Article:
Turkle (Alone Together: Why We Expect More from Technology and Less from Each Other) was shocked when a Scientific American reporter accused her of standing in the way of same-sex marriage. She doesn’t oppose gay marriage, but the reporter was unhappy that Turkle objected to “mating and marriage of people to robots” (5).
The interview was in response to David Levy’s Love and Sex with Robots. Turkle summarizes Levy’s argument:
”Love and Sex is earnest in its predictions about where peopleand robots will find themselves by mid-century: ‘Love with robots will be asnormal as love with other humans, while the number of sexual acts and lovemakingpositions commonly practiced between humans will be extended, asrobots will teach more than is in all of the worlds published sex manuals combined.’Levy argues that robots will teach us to be better friends and lovers becausewe will be able to practice on them. Beyond this, they will substitute wherepeople fail. Levy proposes, among other things, the virtues of marriage to robots.He argues that robots are, of course, ‘other’ but, in many ways, better. No cheating.No heartbreak. In Levys argument, there is one simple criterion for judgingthe worth of robots in even the most intimate domains: Does being with a robotmake you feel better?” (5-6).
Turkle’s response is to the point: “A love relationship involvescoming to savor the surprises and the rough patches of looking at the world fromanothers point of view, shaped by history, biology, trauma, and joy. Computersand robots do not have these experiences to share. We look at mass media andworry about our culture being intellectually ‘dumbed down.’ Love and Sexseems to celebrate an emotional dumbing down, a willful turning away fromthe complexities of human partnershipsthe inauthentic as a new aesthetic” (6).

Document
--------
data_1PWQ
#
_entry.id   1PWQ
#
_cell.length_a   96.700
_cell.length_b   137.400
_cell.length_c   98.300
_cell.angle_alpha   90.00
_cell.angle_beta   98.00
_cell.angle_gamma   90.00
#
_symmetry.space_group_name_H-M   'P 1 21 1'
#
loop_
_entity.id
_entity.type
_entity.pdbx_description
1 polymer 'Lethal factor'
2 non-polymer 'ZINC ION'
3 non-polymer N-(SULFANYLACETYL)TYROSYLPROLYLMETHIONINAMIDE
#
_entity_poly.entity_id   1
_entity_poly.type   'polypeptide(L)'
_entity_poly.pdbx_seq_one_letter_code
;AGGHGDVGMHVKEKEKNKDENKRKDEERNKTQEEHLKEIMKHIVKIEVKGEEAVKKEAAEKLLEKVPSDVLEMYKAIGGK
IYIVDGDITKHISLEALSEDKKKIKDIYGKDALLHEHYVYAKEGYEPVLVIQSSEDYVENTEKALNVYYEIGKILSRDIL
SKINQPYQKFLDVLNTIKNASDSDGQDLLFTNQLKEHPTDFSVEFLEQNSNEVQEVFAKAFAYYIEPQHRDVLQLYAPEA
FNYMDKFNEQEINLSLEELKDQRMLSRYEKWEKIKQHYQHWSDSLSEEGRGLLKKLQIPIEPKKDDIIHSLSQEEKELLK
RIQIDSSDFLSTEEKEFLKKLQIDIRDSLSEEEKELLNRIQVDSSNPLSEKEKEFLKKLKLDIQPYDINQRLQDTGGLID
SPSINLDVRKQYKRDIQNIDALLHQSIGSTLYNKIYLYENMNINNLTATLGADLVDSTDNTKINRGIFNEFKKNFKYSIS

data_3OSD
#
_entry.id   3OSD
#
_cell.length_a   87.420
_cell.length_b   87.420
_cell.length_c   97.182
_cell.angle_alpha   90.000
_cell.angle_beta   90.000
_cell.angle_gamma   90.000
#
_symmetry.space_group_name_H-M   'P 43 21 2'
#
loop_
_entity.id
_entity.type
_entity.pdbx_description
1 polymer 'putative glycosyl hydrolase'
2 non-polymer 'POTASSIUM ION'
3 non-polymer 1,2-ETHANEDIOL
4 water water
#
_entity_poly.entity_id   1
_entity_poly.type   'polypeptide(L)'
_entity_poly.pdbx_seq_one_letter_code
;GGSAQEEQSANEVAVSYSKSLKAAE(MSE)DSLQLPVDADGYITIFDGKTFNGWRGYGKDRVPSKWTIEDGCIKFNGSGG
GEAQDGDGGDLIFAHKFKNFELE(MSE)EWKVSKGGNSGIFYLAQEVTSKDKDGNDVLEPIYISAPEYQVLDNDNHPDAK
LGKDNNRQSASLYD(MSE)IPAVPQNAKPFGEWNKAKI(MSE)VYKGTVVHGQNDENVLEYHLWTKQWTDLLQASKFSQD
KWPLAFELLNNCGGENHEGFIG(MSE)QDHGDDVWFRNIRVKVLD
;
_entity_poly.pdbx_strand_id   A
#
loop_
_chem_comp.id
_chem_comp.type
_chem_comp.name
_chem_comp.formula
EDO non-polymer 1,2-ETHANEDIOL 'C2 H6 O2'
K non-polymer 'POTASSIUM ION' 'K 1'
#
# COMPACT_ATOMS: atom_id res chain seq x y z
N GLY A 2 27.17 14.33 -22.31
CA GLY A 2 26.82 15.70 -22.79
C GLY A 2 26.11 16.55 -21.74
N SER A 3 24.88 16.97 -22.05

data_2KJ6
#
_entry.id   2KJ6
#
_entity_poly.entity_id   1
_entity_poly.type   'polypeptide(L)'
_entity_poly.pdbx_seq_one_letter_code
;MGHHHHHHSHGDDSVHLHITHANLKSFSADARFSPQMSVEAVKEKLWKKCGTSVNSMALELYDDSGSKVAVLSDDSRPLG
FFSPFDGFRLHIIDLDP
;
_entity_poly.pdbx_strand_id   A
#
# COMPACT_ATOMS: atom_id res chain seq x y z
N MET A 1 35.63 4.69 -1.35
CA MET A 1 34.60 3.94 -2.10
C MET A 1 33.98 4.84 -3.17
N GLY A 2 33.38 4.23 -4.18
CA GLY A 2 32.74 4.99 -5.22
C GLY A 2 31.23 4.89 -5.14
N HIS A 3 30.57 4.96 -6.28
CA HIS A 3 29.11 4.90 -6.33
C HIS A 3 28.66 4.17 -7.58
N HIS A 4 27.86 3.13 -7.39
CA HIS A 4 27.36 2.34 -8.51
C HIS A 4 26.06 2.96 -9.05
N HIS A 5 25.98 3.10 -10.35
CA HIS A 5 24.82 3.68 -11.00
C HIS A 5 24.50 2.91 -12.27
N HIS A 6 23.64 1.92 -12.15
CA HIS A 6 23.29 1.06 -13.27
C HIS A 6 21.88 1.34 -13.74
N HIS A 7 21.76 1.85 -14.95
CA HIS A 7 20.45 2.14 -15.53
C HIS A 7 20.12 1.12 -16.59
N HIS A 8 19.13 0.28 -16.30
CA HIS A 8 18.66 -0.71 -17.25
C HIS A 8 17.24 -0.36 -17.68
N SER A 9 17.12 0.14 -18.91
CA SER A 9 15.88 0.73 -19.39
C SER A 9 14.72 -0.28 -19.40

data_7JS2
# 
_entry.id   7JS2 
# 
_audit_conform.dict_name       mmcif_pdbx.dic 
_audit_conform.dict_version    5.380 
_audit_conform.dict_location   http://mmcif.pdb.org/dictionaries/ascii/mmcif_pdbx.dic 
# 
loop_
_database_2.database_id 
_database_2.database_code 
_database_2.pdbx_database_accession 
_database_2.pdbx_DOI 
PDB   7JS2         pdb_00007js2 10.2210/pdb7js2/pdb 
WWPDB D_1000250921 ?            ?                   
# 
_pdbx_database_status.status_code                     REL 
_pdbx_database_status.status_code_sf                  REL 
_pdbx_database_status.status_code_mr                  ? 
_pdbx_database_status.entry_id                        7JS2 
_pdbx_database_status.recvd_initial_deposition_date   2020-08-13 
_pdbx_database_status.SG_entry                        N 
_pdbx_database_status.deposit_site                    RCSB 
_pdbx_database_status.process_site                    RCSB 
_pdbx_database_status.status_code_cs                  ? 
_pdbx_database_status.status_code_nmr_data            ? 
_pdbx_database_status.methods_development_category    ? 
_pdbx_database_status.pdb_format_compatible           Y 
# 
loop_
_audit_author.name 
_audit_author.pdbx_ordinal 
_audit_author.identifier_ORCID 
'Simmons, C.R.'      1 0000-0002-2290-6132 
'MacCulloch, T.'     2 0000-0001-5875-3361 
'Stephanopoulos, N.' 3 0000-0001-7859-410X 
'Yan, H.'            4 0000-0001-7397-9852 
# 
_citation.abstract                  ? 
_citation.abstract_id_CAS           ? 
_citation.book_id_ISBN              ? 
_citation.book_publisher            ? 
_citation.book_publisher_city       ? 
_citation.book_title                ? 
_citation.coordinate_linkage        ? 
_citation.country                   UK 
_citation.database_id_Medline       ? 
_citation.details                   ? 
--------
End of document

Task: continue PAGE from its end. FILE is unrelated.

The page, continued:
Which brings her back to the reporter: “His analogizing of robots to gay men and women demonstrated that,for him, future intimacy with machines would not be a second-best substitutefor finding a person to love. More than this, the reporter was insisting that machineswould bring their own special qualities to an intimate partnership thatneeded to be honored in its own right. In his eyes, the love, sex, and marriagerobot was not merely ‘better than nothing,’ a substitute. Rather, a robot had become ‘better than something.’ The machine could be preferablefor any numberof reasonsto what we currently experience in the sometimes messy, oftenfrustrating, and always complex world of people” (7).
But one does have to ask: If marriage no longer requires a man and a woman, if it is only a legal validation of affection, why not marry a machine?